like a grain of wheat that God the Father has sown in the world. Indeed, only in this way can a new humanity germinate and grow, free from the dominion of sin and able to live in brotherhood, as sons and daughters of the one Father who is in Heaven.[2]

Are we willing to accept the pain that comes with this growth? Are we willing to die to ourselves to allow the new growth, the new and full humanity, Christ yearns for us to have?

He calls us to imitate himself and to unite ourselves to his Cross, but what does it mean to be wheat? It means,

Letting oneself be permeated by the forces of the earth and from on high. Letting oneself be changed in them, letting oneself be decisively transformed by what comes to us as a challenge: by God’s trials, by his gifts, by yearning, by the good things and the difficult things that people give us to bear. And growing, becoming new in this maturation process.[3]

This is the task and the challenge of the Christian life, especially in these final days of Lent and the deliberate removal of various aspects of the liturgy can help us take up again the spiritual weapons of prayer, fasting, and almsgiving to endure and triumph with Christ over the many trials that come to us.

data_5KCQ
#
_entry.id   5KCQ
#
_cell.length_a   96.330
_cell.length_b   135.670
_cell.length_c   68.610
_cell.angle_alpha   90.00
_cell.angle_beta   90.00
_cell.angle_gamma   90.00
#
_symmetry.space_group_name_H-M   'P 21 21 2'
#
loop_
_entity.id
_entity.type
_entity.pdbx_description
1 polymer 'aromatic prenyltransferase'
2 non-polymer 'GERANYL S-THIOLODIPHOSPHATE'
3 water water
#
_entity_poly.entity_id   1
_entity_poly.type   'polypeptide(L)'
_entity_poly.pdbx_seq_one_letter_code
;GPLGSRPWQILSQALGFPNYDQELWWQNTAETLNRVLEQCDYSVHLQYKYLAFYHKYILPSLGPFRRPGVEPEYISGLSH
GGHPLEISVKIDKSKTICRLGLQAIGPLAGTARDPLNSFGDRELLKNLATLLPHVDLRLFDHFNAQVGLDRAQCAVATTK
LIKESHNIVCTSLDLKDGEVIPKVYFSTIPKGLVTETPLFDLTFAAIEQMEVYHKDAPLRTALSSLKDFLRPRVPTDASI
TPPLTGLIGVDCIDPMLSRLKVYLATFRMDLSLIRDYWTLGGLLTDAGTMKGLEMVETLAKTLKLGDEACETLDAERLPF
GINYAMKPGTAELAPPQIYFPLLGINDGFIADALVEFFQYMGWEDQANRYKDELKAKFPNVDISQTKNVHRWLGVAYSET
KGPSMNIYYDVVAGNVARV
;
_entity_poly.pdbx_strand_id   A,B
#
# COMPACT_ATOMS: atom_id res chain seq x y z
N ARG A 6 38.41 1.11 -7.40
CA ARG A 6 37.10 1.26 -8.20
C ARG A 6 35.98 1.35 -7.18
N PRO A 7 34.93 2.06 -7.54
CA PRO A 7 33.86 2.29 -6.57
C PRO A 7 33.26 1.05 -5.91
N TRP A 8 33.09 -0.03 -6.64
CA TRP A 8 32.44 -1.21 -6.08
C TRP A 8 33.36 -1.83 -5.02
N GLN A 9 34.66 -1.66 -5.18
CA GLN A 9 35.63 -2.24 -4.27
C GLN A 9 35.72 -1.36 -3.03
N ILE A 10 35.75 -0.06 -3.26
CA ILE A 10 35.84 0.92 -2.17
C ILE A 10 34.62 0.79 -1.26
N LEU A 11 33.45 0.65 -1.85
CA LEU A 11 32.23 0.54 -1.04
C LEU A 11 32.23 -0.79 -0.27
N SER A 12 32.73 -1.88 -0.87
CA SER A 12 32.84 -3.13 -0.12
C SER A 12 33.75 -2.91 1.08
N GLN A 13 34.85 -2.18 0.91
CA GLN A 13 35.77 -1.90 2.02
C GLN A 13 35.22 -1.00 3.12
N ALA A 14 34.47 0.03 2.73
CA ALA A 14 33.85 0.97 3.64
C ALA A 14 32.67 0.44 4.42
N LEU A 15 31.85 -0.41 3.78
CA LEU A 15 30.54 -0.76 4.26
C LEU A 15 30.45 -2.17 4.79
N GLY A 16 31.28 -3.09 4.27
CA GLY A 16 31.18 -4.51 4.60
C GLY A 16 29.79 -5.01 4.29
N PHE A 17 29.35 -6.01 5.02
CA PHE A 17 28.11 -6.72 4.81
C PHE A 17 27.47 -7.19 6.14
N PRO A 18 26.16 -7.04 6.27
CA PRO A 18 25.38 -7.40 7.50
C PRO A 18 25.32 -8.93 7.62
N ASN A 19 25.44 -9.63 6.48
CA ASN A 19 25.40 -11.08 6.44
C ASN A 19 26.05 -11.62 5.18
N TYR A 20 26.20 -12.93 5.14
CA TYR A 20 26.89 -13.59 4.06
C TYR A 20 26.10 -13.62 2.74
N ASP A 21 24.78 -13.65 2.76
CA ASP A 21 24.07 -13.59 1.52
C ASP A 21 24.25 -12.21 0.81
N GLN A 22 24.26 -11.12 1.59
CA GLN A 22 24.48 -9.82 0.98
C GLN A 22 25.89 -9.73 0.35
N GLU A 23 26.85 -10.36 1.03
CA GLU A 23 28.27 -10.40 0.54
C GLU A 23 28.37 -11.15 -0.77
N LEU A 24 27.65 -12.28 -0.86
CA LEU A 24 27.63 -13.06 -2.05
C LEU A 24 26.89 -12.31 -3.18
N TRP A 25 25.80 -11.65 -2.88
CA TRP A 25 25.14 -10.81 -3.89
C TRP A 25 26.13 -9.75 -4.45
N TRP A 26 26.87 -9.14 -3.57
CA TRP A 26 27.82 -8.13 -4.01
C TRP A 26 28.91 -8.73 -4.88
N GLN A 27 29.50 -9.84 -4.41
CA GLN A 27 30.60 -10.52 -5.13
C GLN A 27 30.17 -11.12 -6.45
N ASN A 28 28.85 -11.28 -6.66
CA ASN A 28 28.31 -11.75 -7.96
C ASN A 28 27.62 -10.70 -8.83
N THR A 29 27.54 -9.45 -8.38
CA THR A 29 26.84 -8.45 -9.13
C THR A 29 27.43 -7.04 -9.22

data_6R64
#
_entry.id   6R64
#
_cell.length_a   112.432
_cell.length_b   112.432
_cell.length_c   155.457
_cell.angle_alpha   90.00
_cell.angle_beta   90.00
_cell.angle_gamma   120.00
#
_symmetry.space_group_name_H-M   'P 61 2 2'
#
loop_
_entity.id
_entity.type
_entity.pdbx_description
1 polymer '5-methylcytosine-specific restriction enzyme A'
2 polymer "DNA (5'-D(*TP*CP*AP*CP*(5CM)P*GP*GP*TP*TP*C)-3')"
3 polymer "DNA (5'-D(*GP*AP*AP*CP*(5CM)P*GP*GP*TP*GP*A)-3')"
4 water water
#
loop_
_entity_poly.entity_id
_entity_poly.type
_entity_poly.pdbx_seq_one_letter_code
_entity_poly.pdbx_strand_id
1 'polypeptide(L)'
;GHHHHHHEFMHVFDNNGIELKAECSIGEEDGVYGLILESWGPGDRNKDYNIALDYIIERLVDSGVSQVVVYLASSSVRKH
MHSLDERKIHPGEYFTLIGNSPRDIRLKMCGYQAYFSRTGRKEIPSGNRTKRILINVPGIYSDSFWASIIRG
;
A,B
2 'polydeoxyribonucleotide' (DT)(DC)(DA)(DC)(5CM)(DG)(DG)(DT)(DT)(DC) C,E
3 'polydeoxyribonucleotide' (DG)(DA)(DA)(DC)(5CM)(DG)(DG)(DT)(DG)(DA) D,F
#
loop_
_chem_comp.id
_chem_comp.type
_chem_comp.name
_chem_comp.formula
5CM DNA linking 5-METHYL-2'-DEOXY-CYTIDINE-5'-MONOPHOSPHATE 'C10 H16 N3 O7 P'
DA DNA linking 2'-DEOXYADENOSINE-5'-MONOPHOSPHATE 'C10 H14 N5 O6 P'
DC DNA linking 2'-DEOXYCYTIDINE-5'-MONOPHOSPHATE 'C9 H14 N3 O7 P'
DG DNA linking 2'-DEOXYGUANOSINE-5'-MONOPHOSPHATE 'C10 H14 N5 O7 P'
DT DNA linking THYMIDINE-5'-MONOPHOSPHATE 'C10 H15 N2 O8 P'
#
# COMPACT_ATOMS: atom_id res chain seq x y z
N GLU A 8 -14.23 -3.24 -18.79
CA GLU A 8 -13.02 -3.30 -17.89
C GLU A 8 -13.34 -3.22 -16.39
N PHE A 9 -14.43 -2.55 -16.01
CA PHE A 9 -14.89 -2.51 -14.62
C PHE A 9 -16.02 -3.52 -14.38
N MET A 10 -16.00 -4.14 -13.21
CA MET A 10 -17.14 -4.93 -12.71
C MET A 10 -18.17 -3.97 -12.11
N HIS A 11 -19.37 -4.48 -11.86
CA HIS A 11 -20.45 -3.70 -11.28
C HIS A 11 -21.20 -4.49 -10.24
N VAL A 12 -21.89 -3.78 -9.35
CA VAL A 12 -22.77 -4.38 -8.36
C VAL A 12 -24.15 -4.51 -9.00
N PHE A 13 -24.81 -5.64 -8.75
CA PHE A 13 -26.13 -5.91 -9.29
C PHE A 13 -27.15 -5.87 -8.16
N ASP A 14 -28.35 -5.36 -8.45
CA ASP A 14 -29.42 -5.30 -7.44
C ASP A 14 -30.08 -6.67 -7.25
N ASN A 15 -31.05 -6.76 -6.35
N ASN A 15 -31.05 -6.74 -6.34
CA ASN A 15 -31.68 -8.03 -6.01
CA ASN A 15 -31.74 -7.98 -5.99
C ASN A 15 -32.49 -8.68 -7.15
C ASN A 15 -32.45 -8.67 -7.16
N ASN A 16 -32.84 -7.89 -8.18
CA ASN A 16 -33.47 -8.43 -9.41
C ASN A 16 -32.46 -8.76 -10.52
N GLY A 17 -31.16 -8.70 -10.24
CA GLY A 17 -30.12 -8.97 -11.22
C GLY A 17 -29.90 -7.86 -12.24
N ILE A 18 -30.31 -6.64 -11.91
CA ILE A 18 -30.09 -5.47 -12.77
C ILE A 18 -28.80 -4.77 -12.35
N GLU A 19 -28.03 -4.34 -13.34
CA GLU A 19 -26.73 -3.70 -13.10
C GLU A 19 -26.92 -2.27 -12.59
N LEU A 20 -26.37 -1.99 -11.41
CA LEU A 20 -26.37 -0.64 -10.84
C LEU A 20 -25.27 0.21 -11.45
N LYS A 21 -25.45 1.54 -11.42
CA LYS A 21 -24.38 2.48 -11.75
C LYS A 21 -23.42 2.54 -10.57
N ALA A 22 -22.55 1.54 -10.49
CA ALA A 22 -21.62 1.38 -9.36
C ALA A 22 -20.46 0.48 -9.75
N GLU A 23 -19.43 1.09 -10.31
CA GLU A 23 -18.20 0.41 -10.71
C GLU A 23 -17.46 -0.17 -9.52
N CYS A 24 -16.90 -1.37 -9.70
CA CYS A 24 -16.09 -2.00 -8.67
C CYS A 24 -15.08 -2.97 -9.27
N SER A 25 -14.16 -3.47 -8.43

He calls each of us to become like that grain and die to our selfish ambitions, desires, and sin in order to produce much fruit, both in our lives and in the lives of others. He calls us to unite our sufferings with his own for the salvation of the world. This is what we call redemptive suffering, a suffering that benefits others, a suffering that is not suffered in vain. This is what gives suffering its beauty, its power, and its grace. Like the grain of wheat, each of us must struggle to overcome our selfishness and live for Christ in order to bear his fruit in our lives, the fruits of “love, joy, peace, patience, kindness, goodness, faithfulness, gentleness, [and] self-control” (Galatians 5:22-23). Those who produce these fruits will be with Jesus because they will have become like him.